REVIEW: Lullaby (Teatro Luna)

 

A More Charming Than Frightful “Lullaby”

 

 

teatro luna lullaby poster

   
Teatro Luna presents
   
Lullaby
  
Written by Diane Herrera
Directed by Maria Enriquez & Miranda Gonzalez
at Greenhouse Theater Center, 2257 N. Lincoln (map)
through October 17  | 
tickets: $15-$25  |  more info

Reviewed by Paige Listerud

So much of Teatro Luna’s current production reflects their collectivist approach to creating Latina-driven theater. Their program lists the all-female cast without designating their roles in Diane Herrera’s new play, Lullaby. Both playwright and producer Alex Meda emphasize Teatro Luna’s collective development process. “Writing is a lonely profession,” says Herrera in the notes, “With the love and support of these talented women, I was not alone.” As a play, Lullaby itself contains a strong family feeling. While drawing in plot devices from thrillers, science fiction and fantasy, its collection of stories still center on traditional women’s roles as lovers, mothers, and daughters. Framing each told tale is a mother in a hospital room, telling story after story to her comatose daughter, hospitalized from some unnamed accident.

Lullaby by Teatro Luna at Greenhouse Theater Center Chicago It’s a difficult and multilayered conceit to hold together, but directors Maria Enriquez and Miranda Gonzalez tautly and delicately sustain Lullaby’s translucent dramatic arc. Behind each story, however bizarre or funny, lies a mother’s never ending love and concern, even a desperate feeling of never being able to do enough or be enough for the ones she loves. The tales are plentiful—a woman continually strives to save her suicidal sister; a high-maintenance diva shows up at couples counseling with the robot boyfriend she created; a real Little Mermaid gives up on the love she sacrificed her community and family for; an overworked, unappreciated office temp struggles to turn around her shallow fellow employees—and many more.

Every tale migrates into the realm of fantasy, humor almost always lightens each story’s theme of lost love, lost opportunities, lost children and, ultimately, lost lives. Make no mistake: these Latina ladies are very funny—again and again their comic timing alone takes one by surprise. Their seamless incorporation of drama, dance movement and acrobatics in the final story totally seals the deal on the mother’s lonely vigil with her unconscious daughter.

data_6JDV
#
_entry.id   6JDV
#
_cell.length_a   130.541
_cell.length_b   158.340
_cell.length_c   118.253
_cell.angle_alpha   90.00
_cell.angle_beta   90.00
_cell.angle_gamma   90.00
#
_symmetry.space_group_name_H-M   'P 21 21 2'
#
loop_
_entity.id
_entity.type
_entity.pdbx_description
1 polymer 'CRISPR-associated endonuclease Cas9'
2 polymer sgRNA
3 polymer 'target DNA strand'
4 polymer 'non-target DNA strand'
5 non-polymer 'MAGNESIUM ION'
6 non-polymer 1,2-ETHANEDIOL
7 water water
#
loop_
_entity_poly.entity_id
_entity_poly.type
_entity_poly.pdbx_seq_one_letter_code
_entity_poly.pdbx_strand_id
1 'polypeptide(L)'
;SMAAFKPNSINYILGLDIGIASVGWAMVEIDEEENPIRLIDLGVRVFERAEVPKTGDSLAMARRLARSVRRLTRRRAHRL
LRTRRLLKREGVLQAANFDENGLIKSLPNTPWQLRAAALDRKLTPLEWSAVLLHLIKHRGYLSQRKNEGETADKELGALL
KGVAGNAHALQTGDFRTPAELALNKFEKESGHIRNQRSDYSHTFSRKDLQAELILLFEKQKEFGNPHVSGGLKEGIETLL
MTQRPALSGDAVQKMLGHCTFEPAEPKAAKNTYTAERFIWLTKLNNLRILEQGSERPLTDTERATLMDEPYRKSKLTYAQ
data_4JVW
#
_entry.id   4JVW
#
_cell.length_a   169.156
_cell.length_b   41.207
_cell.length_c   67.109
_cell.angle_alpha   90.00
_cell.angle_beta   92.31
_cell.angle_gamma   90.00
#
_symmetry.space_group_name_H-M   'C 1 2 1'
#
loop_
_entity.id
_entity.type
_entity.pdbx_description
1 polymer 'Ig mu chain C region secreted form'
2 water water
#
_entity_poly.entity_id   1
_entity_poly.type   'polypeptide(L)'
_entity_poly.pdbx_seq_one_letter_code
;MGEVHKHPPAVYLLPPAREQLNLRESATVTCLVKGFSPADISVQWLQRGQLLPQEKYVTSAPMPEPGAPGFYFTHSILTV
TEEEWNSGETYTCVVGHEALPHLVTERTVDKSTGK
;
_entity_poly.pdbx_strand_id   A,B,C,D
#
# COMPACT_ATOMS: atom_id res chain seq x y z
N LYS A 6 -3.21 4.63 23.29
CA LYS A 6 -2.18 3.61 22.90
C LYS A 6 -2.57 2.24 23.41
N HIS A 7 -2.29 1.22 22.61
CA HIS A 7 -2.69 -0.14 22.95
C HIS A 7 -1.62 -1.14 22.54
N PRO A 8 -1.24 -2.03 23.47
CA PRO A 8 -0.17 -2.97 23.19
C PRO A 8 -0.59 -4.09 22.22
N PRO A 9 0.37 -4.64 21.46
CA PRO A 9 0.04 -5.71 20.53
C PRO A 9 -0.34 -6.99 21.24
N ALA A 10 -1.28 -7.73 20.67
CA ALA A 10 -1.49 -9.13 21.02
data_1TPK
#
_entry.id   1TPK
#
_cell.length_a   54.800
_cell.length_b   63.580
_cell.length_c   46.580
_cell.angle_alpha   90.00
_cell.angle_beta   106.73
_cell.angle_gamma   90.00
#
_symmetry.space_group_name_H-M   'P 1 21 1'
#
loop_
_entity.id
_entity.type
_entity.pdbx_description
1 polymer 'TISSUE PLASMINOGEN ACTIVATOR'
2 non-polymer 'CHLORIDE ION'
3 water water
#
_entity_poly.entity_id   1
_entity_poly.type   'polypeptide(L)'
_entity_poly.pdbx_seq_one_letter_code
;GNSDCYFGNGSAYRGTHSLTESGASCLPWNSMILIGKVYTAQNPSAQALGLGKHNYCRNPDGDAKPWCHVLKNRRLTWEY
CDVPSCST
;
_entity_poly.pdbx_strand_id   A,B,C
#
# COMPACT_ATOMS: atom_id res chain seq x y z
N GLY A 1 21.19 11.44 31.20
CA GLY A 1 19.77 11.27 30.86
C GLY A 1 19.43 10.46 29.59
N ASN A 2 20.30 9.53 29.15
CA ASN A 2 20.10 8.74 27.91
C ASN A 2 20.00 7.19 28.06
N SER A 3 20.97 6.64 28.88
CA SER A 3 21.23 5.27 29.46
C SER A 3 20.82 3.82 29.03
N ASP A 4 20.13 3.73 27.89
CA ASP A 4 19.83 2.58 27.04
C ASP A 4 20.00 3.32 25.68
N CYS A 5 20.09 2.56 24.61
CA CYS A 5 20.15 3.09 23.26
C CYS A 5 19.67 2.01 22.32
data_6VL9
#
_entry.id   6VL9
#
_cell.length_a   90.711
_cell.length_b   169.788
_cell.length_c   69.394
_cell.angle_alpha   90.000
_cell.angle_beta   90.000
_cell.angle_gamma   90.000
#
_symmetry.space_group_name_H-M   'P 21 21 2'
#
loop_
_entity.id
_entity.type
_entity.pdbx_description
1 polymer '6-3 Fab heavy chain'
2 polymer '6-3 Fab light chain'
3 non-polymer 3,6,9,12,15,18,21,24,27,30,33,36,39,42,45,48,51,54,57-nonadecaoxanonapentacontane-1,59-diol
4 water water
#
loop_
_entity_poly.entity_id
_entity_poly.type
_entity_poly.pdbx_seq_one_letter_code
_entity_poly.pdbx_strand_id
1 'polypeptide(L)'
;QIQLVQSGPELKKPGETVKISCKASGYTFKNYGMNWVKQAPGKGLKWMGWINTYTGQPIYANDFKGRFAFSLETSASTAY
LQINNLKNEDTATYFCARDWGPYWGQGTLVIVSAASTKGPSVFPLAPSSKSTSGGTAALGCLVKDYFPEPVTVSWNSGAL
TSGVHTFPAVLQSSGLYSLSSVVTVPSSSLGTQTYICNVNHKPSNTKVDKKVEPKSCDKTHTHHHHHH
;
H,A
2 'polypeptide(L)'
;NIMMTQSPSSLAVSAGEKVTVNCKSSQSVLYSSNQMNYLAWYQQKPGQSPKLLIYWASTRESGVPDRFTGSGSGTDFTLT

The cast’s dexterous ability to shift from tale to tale, within the framework of the mother waiting for her daughter to reawaken, is probably the production’s greatest achievement. Herrera’s tales shift uneasily—but hardly frighten or horrify. At first, the introduction of a traditional harlequin figure at the start of Lullaby seems artsy and pretentious, but each reappearance of the harlequin sets the scene on edge, with peril suggested by the uncertainty of its presence.

If there is any drawback to Lullaby, it’s that its darkness often doesn’t go dark enough. Herrera’s writing almost seems afraid to go there, afraid to go to the point where the child is truly lost, the opportunity for love and a future is lost, and there is no bringing it back, no laughing it off, no hoping that it might be different. Much as I appreciate the playwright’s desire to create an almost eternal state of suspension for the audience, maintaining that effect, even to the end of the play, reduces the mother in the hospital room to a thin symbolic figure; not a mother we can deeply connect with. This is a woman we want to know, even if she is like every other mother in her desperate attempts to make her daughter revive. Her child is gone and may never come back. The agony of her personal nightmare must become ours.

   
   
Rating: ★★★
   
   

teatro luna lullaby logo

Production Personnel

 

Creative Team

Created by Teatro Luna
Written by Diane Herrera
Directed by Maria Enriquez* and Miranda Gonzalez**
Composed by Miles Polaski
Produced by Alex Meda for Teatro Luna
Workshopped by Allyson Gonzalez

Featuring a brand new crop of Latina Talent:

Angelica Acedebo
Maria Enriquez*
Miranda Gonzalez**
Christina Igaravidez
Beatriz Jamaica
Gabby Ortiz
Lauren Villegas**

Production Team:

Stage Managed by Amy Prindle
Set & Props Design by James Ogden
Sound Design by Andrew Wheatley
Lighting Design by Mac Vaughey*
Costume Design by Christine Pascual*

 

teatro luna lullaby logo

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